Before you start looking for a the right rescue dog, you must first ask yourself some questions to learn more about whether or not you are ready for the commitment of adopting a dog and what type of dog might make the best fit for your family. If there are other household members who will be responsible for the care and compromise required to add a pet to the home, everyone should sit down and discuss these issues together as a family before moving forward.


If you have never had the commitment of being fully responsible for a dog with your current lifestyle and work schedule, this can be one of the most important things to consider before adoption.

Your work and social schedule can be a huge factor in deciding whether or not to add a dog to your household, and what type of dog to get. If you work long hours and do not have another responsible adult in the home that is home during your work hours and able to assist with letting the dog our and providing the dog with play time and exercise, you might have to be prepared to consider options like doggie daycare or hiring a pet sitter during your work days.

Your social schedule also plays a big factor in your decision to adopt. If you don’t have someone to share in the care responsibilities for the dog you would need to be able to commit to going straight home after work each evening to let the dog out and provide care. If you frequently go straight from work to happy hour or other social activities with friends, this is a big factor to consider when it comes to adoption. Do you have a friend or family member nearby who could let your dog out and provide care on evenings you are not coming directly home? Are you able and willing to hire a pet sitter to be available to provide care and let your dog out on those evenings?

Travel is also a major thing to consider when making the decision to adopt a dog. If you travel frequently, whether for work or for leisure, you need to consider the impact that adopting a dog would have on your travel plans. Would you be able to take the dog along when you travel? It is important to consider the cost of traveling with your pet, and whether or not your schedule when traveling would permit you to bring a dog along. Who would watch your dog when you are out of town? Do you have a friend or family member willing to help for free? Would you be able to afford the cost of hiring a pet sitter or paid boarding while you travel?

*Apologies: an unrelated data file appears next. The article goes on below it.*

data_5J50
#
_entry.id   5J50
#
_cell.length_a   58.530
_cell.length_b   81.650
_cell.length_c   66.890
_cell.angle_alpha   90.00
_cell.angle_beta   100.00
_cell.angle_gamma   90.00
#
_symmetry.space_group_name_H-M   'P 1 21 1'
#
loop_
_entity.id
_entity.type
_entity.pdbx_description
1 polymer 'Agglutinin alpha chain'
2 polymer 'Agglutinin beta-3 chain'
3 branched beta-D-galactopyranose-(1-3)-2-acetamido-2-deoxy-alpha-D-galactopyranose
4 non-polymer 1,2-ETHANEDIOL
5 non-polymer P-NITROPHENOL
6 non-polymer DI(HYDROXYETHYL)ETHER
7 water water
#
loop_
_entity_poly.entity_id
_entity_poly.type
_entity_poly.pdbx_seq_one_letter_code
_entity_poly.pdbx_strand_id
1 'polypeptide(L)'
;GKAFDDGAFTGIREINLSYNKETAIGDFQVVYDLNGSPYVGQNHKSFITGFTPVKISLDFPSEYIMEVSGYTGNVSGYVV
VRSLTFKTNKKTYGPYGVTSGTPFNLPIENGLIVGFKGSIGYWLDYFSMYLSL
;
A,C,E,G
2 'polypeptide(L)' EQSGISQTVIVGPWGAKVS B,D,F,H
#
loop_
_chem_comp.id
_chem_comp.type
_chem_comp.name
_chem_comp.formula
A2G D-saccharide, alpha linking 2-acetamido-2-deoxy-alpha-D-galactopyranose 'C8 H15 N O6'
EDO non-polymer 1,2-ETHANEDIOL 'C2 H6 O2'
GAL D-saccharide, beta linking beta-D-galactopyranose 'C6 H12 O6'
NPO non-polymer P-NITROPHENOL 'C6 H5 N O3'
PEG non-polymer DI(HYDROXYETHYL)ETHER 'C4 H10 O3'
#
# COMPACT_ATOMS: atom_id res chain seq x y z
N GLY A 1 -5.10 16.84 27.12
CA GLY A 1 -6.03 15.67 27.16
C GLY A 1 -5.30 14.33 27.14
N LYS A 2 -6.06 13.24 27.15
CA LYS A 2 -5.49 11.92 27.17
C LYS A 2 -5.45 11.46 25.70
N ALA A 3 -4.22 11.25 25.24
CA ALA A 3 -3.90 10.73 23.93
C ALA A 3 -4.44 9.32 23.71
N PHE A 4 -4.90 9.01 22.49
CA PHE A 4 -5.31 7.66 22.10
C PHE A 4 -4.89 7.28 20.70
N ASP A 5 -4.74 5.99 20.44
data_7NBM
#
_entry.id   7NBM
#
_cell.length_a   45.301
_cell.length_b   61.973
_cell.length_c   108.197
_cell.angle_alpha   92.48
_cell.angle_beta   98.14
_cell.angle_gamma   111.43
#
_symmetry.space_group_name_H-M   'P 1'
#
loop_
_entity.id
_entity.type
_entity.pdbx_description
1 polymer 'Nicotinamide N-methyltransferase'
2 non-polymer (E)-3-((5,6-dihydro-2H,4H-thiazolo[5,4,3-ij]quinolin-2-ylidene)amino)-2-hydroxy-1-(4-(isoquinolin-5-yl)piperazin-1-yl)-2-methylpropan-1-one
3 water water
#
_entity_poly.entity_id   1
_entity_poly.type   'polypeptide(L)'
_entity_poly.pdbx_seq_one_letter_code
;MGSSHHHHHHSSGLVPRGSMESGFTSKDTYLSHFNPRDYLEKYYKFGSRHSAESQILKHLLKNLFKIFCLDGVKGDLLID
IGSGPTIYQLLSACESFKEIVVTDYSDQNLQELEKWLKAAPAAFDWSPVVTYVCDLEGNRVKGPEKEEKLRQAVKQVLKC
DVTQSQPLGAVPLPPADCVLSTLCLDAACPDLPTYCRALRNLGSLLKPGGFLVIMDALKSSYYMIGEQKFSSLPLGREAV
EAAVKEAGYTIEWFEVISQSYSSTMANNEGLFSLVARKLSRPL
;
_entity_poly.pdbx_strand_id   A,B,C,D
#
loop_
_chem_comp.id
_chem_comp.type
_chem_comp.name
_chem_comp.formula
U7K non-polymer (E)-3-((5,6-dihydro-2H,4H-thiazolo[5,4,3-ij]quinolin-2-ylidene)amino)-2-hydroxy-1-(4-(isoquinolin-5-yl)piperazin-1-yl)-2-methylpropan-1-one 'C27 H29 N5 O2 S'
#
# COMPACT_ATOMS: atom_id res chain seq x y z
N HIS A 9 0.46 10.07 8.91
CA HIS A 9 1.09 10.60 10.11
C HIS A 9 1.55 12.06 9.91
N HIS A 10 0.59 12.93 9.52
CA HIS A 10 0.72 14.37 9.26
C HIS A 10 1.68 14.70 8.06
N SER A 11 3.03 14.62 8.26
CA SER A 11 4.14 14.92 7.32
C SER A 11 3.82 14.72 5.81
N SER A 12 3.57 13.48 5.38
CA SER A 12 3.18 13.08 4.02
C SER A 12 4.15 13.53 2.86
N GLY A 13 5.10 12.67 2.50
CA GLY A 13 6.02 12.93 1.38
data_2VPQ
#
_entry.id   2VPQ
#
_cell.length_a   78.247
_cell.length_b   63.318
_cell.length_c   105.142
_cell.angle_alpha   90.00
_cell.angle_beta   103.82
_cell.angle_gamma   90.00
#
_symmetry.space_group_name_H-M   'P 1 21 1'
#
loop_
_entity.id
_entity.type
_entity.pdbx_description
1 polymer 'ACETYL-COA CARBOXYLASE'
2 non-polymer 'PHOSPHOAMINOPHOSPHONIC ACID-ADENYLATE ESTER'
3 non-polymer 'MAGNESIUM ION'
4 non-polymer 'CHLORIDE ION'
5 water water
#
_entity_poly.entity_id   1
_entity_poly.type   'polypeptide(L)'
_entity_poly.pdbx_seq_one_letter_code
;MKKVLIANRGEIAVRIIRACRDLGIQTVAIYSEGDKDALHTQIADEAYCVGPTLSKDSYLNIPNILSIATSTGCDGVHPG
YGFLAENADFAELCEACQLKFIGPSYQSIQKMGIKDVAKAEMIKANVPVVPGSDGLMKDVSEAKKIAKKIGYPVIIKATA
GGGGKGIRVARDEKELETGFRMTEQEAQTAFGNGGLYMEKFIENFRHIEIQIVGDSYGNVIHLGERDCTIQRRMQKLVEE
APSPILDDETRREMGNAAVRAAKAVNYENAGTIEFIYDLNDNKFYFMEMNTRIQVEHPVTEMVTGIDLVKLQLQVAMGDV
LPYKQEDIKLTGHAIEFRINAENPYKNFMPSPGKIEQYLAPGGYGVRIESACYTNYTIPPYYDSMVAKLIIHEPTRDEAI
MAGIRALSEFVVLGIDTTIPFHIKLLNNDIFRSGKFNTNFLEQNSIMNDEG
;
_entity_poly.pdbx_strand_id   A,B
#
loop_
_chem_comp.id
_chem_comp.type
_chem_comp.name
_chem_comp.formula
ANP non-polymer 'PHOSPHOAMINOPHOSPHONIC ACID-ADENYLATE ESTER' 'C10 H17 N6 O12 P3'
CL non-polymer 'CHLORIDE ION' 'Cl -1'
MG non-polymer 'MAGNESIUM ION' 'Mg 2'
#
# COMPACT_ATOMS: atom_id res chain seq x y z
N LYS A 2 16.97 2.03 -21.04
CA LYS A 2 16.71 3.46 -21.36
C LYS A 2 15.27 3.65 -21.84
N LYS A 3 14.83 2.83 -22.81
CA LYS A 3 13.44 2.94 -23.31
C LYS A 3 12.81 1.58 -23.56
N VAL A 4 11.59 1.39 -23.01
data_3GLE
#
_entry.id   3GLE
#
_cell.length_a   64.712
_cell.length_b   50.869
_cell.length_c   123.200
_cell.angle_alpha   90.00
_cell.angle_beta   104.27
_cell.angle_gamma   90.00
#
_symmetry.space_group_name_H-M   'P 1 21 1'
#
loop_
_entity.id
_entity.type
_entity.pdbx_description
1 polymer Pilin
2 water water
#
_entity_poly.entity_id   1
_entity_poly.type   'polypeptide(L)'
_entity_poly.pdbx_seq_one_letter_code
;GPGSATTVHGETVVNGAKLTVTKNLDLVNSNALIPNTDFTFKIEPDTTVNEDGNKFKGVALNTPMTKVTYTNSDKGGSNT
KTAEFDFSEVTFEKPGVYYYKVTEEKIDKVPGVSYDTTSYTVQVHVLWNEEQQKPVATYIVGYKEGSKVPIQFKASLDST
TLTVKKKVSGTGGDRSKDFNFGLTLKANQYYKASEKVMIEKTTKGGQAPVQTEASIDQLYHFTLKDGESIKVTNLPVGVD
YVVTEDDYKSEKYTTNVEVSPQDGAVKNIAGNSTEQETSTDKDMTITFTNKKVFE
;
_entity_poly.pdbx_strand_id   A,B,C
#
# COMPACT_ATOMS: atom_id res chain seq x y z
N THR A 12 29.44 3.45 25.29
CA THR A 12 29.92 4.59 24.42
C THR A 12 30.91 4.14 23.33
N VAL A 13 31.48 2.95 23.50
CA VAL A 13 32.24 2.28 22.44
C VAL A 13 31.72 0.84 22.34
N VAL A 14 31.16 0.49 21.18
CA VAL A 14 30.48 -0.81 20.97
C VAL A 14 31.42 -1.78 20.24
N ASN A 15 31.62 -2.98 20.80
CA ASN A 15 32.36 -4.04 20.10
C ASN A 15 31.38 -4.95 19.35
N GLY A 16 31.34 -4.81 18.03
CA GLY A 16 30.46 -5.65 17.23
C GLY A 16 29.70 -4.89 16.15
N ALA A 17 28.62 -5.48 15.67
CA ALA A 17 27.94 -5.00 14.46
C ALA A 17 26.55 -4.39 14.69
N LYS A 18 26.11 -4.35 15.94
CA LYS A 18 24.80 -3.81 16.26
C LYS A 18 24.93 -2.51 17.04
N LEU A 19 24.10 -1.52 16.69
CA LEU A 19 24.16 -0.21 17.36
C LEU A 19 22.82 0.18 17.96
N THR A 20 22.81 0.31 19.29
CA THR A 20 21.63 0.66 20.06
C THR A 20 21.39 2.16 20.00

It is important to give all of these schedule related issues some serious thought. If you have never had a dog as an adult and tried to juggle the care of a dog with your adult lifestyle it might be a good idea to consider volunteering as a temporary foster home for a dog in need with a local rescue or shelter. This could provide you with a trial experience of what sacrifices and schedule adjustments you would need to make to accommodate your new dog’s needs.



One of the very first questions I ask a potential adopter is whether or not they are committed to providing an adopted dog with enough exercise. One of the most common answers to that question from potential adopters is, “Oh yes, I have a large, fenced back yard for him/her to run in.”

What many dog owners and adopters fail to realize is that most dogs will not exercise themselves just because you put them outside. Most commonly the dogs will sniff around for a brief time, handle their potty business, and be barking at the back door to come back in and be with their family.

Providing exercise your dog requires active participation on your part. Whether you choose to take your dog on long walks, or play fetch in the fenced yard, you still need to be prepared to dedicating a minimum of thirty minutes twice a day (see Energy Level in the Choosing a Dog section for more information, some dogs require much less activity and some much, much more) to providing your dog with structured, deliberate exercise.

Exercise not only provides health benefits for your dog, it is also vitally important to their mental well-being. A dog that is not receiving enough exercise can develop a wide variety of behavioral issues from anxiety and destructive behaviors to pent up energy that leads to aggressive behaviors.

If you are not physically able to participate in providing your dog with the amount of exercise needed you could consider options like putting your dog in doggie daycare, hiring a dog walker, or adopting a senior dog with significantly lower energy and exercise needs.



If you have children at home, there are some extra things to consider before deciding to adopt a dog.

Your children’s ages can be the biggest factor in this decision. If your children are not old enough to understand how to respect a dog’s space and pick up on cues that a dog is stressed or uncomfortable, you will need to be prepared to separate and supervise until your children are old enough to be trustworthy. Depending on your children’s ages, that could be a long-term commitment. The reality is, even the friendliest dogs have limits and can bite if they are cornered or being hurt by a small child and the child is not picking up on the signals that they are uncomfortable. This means you will need to be supervising when the dog and child(ren) are together and separating when you are unable to supervise.